Regardless of whether you are working from home or still going to the office, good posture plays a roll in your overall health. Some of us are working from home now and have created new work spaces that may or may not be working adding unnecessary strain to our ligaments, muscles, and joints. Lack of meetings or walks through the work site means we are getting up less frequently resulting in joint stiffness.
Our ligaments, muscles and joints are designed to take on force more efficiently when they are properly aligned with good posture and positioning. Over time poor positioning will lead to abnormal wear and tear to the joints as well as our muscles and ligaments become confused of what is right. This leads to greater risk of injury when we are challenging our bodies with more difficult movements and activities.
Work station tips:
Adjust chair so that your bottom is right at the back of your chair, your feet rest flat, and your hips are slightly higher than your knees
Use a footrest. Books or a small step
Make a lumbar roll
Use a pelvic wedge. Homemade version: fold a towel and place on the back half of your seat.
Forearms should be horizontal, keyboard directly in front, and no reaching for the mouse.
Armrest should allow arms to rest without having to slouch or hunch your shoulders
Some armrest can be a hinderance if it means you can’t move your chair in close enough to your desk.
Motion is Lotion
Our bodies were designed to move. Movement lubricates your joints and changes where the weight falls through your joints. No matter how good your posture, sustaining it for long periods of time can become painful. Take breaks little and often rather than long breaks.
Set A Goal
Your ideal goal should be to get up every 30 minutes. Maybe start with 1x every hour and work toward 2x/hour. This is a great opportunity to use your phone alarm or reminders!
Here are a few exercises I would suggest as you incorporate those breaks throughout your day. They only take a few minutes. If you get up to go to the bathroom stop in the doorway and stretch.
Lie on your back in the supine position with your legs bent and your feet flat on the floor.
Maintain contact between your knees and feet, and tighten your abdominal muscles for the duration of the exercise.
Now rotate your legs to the left to the limit of your ability, make sure the opposite shoulder remains in contact with the floor throughout the movement. Move back to the neutral position and repeat, alternating sides for the desired number of repetitions. Do not rotate the legs to a point beyond which the arms and shoulders can no longer maintain contact with the floor. Perform this exercise in a slow controlled, manner within the range of your mobility. 2-3reps, 30 second hold to each side.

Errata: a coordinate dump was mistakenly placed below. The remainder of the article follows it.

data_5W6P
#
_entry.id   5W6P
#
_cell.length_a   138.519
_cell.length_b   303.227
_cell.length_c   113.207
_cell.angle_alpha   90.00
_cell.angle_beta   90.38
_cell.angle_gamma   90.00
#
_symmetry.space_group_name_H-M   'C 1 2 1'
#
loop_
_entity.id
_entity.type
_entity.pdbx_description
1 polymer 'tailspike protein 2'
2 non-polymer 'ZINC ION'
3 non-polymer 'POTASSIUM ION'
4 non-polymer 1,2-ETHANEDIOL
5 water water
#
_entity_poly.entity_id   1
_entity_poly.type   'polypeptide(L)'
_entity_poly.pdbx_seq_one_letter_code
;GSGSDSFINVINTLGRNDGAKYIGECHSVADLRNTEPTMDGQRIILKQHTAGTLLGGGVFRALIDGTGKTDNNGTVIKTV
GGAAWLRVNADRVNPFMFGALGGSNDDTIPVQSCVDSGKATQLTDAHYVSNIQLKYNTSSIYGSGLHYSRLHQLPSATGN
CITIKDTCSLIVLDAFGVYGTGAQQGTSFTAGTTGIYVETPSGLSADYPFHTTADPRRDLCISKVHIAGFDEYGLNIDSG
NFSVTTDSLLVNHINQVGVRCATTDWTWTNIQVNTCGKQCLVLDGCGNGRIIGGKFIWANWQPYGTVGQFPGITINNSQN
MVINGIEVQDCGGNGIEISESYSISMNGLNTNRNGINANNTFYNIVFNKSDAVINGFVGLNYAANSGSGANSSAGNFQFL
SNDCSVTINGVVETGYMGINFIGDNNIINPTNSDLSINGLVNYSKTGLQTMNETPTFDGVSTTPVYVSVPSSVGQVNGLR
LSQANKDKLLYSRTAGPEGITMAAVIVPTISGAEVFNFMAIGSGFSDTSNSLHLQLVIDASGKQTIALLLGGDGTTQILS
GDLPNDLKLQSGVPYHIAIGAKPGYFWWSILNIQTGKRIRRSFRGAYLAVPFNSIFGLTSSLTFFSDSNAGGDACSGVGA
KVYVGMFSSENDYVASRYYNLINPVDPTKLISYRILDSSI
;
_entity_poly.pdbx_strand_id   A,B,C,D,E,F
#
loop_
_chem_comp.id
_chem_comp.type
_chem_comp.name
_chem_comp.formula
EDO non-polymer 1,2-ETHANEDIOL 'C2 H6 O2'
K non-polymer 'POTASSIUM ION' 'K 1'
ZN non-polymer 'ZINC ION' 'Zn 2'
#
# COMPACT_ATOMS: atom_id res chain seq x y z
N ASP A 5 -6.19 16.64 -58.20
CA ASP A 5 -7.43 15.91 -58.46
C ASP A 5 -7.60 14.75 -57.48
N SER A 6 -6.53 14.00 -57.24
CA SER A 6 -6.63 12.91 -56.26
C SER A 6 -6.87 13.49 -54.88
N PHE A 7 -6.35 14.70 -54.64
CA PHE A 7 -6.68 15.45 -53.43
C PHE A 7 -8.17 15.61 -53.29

Hip Lateral Rotator (piriformis) stretch
Lie on your back with both knees bent.
Cross one leg over your other knee, placing the outside of your ankle just above the knee. Let the knee that you crossed drop out to the side, and bend your other leg, sliding your heel towards your buttocks.
You may feel a stretch through your leg that you crossed through your buttock.
To increase this stretch, interlace your fingers behind the thigh and pull towards you, lifting the foot off the ground.To increase this stretch further still, push your elbow into the thigh of your affected leg. Hold this position 30 seconds 2-3 reps each side.
1/2 kneel hip flexor stretch
Kneel down on one knee; use pillow If needed. Ensure your rear knee is directly under your hip and your front knee is in line with your front heel. Now squeeze the glut of the knee that is down while tightening your stomach. Stretch should be felt in the front of the hip. Maintain the position for 30-60 seconds. To vary or increase stretch side bend away from the knee that is down.
Pec doorway stretch
Place forearms along door frame. Keeping your forearms on the door frame take a step forward and feel a stretch across your chest. Keep your core tight not allowing your back to arch backward too much. Also watch your head position doesn’t become too forward. Hold 30 sec 3-4 reps.
Lat doorway stretch
Stand in doorway. Cross your outside leg behind your stance leg. Rest your inside arm on the door frame to stabilized while reaching across with your outside arm. Lean away to feel a stretch along your lats.
Pec T stretch
Lay on your back using a foam roller or rolled up blanket vertically along your spine. Let your arms extend outward, palms up. 5 minutes
Things to keep in mind:
Stretches should never hurt, so if the above cause pain STOP
Start slow and work into the stretch with each repetition.
If the stretch causes PAIN or isn’t felt in the correct area there may be other limitations that need addressed first. For example a tight joint capsule.
If you notice an asymmetry, this may be a precursor to pain or be contributing to an already existing pain. If you have a motion limitation, your body will find it elsewhere. These often result in pain because a structure is being asked to take on more than it is designed to handle.
As I hope some of these are easy and helpful tips, but they are not all inclusive. Each individual may have specific deficits, different works situations, different fitness levels that make a one program fits all quite impossible.
PHYSIO can help you achieve your best. With evaluation and individual guidance PHYSIO can help you achieve your goals. I enjoy spending the time to get to know each of my clients helping them problem solve and improve how they move about their day. If it is simply to stay mobile as you age or taking care of the neck and back pain you have been dealing with for years, these are things I can help you through.
I am here to help you with the little obstacles or the the big ones that may be keeping you from doing what you like to do each day. Questions or to schedule an appointment call 440-725-0703 or visit physiotherapysolutions.net